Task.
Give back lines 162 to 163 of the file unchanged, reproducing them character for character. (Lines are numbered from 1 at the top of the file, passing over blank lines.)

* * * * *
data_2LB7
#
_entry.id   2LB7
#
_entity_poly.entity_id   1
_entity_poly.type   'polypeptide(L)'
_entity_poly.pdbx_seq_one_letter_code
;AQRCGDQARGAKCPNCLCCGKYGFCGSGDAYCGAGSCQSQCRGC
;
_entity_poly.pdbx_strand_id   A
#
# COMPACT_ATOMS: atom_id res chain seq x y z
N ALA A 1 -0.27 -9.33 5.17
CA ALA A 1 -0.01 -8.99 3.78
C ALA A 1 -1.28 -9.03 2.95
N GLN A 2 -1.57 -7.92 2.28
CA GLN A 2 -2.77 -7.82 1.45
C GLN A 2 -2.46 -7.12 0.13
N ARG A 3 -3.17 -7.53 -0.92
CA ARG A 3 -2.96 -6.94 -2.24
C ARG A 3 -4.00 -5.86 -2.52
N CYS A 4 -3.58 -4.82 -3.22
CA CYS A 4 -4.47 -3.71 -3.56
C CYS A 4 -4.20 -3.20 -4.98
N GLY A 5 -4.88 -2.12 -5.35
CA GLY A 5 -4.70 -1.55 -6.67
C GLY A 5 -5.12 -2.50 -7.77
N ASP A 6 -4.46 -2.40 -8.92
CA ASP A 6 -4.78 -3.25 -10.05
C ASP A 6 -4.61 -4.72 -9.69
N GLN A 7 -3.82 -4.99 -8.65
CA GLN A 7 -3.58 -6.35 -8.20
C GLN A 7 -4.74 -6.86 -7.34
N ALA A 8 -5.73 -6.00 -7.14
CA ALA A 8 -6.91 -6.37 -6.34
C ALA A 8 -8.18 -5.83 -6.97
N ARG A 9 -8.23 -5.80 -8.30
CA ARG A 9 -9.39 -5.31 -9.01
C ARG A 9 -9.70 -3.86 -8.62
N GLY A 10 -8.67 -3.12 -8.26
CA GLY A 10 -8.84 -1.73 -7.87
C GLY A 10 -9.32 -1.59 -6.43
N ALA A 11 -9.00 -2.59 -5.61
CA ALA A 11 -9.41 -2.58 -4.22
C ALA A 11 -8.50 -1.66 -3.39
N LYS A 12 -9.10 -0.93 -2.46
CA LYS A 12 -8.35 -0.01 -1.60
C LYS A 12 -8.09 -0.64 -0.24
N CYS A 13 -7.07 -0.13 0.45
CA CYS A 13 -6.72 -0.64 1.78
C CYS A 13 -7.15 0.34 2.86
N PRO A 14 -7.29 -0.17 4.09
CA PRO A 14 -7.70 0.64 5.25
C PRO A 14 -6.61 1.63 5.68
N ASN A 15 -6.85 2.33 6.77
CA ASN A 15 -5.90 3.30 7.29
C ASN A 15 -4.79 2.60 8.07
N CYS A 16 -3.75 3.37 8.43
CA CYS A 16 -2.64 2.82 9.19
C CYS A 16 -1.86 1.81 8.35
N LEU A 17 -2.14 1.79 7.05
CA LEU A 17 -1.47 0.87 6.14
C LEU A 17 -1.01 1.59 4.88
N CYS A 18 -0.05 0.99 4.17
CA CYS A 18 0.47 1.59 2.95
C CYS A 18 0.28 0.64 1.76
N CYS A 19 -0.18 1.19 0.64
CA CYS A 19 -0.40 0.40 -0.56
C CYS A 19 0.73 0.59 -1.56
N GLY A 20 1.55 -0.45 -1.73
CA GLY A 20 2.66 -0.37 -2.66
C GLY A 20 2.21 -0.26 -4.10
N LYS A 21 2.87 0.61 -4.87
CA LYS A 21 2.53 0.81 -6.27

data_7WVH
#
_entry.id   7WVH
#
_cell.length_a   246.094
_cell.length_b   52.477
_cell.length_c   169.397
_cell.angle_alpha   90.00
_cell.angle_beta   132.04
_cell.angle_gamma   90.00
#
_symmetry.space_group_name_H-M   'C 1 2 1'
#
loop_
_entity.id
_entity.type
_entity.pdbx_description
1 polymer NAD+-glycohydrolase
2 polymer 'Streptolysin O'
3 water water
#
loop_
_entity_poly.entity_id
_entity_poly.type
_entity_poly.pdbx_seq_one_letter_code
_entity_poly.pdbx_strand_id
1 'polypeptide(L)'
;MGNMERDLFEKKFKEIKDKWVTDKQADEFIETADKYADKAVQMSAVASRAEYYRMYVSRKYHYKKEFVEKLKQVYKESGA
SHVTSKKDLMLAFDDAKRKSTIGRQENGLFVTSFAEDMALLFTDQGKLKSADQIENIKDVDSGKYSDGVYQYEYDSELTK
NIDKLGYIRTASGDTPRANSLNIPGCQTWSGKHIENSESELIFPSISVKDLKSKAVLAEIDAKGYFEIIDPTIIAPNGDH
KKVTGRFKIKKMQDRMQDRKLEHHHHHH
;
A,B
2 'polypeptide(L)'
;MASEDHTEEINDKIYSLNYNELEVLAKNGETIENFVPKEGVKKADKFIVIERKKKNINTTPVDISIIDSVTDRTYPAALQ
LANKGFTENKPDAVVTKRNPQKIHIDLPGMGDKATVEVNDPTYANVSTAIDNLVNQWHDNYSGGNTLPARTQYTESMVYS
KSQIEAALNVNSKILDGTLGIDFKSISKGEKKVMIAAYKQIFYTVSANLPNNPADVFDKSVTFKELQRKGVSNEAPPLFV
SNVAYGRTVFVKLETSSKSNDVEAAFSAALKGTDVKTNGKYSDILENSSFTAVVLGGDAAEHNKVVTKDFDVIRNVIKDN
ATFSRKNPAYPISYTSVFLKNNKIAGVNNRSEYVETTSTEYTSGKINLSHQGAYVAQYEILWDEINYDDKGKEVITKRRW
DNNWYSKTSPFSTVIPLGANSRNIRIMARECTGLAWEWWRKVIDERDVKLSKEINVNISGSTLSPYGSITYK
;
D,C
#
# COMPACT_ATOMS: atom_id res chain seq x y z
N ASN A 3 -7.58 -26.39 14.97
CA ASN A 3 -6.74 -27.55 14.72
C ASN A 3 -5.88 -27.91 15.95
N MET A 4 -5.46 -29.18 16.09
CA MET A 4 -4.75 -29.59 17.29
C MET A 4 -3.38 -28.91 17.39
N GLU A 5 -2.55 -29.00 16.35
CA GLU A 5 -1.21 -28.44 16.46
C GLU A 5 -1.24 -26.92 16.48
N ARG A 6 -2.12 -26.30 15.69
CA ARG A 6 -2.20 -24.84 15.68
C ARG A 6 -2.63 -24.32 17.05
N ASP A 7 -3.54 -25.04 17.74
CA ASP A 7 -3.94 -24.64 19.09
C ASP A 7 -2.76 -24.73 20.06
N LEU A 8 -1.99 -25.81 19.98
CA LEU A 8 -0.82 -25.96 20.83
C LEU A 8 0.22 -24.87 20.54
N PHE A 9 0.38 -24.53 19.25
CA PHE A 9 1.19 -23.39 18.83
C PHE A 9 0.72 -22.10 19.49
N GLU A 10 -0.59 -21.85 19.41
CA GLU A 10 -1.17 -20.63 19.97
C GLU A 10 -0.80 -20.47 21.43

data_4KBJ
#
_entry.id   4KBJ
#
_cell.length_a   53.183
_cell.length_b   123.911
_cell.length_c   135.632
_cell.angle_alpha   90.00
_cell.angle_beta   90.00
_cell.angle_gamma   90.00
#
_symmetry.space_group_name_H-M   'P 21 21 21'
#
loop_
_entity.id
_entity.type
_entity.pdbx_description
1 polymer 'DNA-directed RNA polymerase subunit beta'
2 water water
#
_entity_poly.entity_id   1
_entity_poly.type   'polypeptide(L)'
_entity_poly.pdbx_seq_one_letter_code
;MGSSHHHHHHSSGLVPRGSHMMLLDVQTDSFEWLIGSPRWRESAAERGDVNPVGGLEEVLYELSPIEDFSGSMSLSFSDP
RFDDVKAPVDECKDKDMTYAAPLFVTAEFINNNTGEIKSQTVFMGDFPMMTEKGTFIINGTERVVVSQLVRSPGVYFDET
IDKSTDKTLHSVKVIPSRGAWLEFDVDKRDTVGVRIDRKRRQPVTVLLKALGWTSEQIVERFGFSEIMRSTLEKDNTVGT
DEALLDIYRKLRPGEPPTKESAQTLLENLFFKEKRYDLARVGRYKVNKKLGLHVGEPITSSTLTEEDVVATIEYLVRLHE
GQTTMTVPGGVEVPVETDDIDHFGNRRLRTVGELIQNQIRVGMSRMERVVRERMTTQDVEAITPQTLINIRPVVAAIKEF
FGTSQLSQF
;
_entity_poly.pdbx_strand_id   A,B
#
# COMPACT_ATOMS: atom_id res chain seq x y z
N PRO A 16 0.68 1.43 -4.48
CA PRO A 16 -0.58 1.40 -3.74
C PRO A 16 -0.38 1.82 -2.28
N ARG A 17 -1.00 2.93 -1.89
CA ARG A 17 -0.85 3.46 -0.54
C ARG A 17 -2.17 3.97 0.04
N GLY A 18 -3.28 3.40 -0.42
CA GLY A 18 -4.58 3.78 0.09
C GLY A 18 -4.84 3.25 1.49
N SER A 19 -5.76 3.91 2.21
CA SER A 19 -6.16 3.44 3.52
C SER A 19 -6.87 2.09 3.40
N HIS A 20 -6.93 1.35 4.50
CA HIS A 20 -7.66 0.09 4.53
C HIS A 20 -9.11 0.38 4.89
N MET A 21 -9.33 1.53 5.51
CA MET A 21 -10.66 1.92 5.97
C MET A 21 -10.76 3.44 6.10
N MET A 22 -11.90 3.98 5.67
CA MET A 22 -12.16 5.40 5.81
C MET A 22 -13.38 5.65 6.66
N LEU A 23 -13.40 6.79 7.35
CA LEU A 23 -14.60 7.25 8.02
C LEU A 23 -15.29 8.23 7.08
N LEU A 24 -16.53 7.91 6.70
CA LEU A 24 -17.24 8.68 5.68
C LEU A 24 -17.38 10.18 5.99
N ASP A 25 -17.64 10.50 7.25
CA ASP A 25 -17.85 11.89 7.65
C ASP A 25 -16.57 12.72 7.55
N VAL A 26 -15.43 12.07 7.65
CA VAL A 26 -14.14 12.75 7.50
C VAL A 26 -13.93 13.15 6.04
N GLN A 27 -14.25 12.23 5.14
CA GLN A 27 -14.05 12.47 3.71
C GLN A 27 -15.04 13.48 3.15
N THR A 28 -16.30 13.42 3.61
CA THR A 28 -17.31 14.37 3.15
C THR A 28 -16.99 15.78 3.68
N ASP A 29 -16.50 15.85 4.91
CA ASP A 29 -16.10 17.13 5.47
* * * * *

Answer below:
#
_entity_poly.entity_id   1